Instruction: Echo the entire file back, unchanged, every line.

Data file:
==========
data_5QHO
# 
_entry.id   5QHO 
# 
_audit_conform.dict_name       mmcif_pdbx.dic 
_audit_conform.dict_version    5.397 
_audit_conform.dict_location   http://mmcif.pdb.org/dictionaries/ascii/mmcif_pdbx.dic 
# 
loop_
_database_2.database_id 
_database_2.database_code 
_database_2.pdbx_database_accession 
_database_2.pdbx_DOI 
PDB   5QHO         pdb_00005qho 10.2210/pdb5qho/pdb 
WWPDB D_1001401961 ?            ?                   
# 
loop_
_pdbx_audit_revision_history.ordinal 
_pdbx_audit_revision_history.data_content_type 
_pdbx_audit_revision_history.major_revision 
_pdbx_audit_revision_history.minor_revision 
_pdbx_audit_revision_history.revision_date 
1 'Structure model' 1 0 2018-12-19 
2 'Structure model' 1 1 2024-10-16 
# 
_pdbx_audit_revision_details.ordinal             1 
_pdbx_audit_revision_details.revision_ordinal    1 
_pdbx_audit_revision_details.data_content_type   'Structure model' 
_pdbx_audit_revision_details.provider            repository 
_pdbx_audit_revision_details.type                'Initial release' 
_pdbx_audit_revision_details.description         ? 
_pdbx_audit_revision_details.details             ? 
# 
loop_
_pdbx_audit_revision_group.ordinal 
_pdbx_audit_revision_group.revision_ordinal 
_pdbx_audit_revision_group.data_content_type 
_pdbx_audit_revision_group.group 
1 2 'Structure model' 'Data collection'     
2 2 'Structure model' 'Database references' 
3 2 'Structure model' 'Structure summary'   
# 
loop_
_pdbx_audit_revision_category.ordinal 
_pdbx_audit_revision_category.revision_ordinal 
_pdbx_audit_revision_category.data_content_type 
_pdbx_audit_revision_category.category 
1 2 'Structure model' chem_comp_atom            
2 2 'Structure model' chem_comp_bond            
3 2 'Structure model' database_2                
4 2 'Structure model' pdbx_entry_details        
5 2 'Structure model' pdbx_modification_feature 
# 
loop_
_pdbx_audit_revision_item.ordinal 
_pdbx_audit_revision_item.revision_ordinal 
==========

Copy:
data_5QHO
# 
_entry.id   5QHO 
# 
_audit_conform.dict_name       mmcif_pdbx.dic 
_audit_conform.dict_version    5.397 
_audit_conform.dict_location   http://mmcif.pdb.org/dictionaries/ascii/mmcif_pdbx.dic 
# 
loop_
_database_2.database_id 
_database_2.database_code 
_database_2.pdbx_database_accession 
_database_2.pdbx_DOI 
PDB   5QHO         pdb_00005qho 10.2210/pdb5qho/pdb 
WWPDB D_1001401961 ?            ?                   
# 
loop_
_pdbx_audit_revision_history.ordinal 
_pdbx_audit_revision_history.data_content_type 
_pdbx_audit_revision_history.major_revision 
_pdbx_audit_revision_history.minor_revision 
_pdbx_audit_revision_history.revision_date 
1 'Structure model' 1 0 2018-12-19 
2 'Structure model' 1 1 2024-10-16 
# 
_pdbx_audit_revision_details.ordinal             1 
_pdbx_audit_revision_details.revision_ordinal    1 
_pdbx_audit_revision_details.data_content_type   'Structure model' 
_pdbx_audit_revision_details.provider            repository 
_pdbx_audit_revision_details.type                'Initial release' 
_pdbx_audit_revision_details.description         ? 
_pdbx_audit_revision_details.details             ? 
# 
loop_
_pdbx_audit_revision_group.ordinal 
_pdbx_audit_revision_group.revision_ordinal 
_pdbx_audit_revision_group.data_content_type 
_pdbx_audit_revision_group.group 
1 2 'Structure model' 'Data collection'     
2 2 'Structure model' 'Database references' 
3 2 'Structure model' 'Structure summary'   
# 
loop_
_pdbx_audit_revision_category.ordinal 
_pdbx_audit_revision_category.revision_ordinal 
_pdbx_audit_revision_category.data_content_type 
_pdbx_audit_revision_category.category 
1 2 'Structure model' chem_comp_atom            
2 2 'Structure model' chem_comp_bond            
3 2 'Structure model' database_2                
4 2 'Structure model' pdbx_entry_details        
5 2 'Structure model' pdbx_modification_feature 
# 
loop_
_pdbx_audit_revision_item.ordinal 
_pdbx_audit_revision_item.revision_ordinal 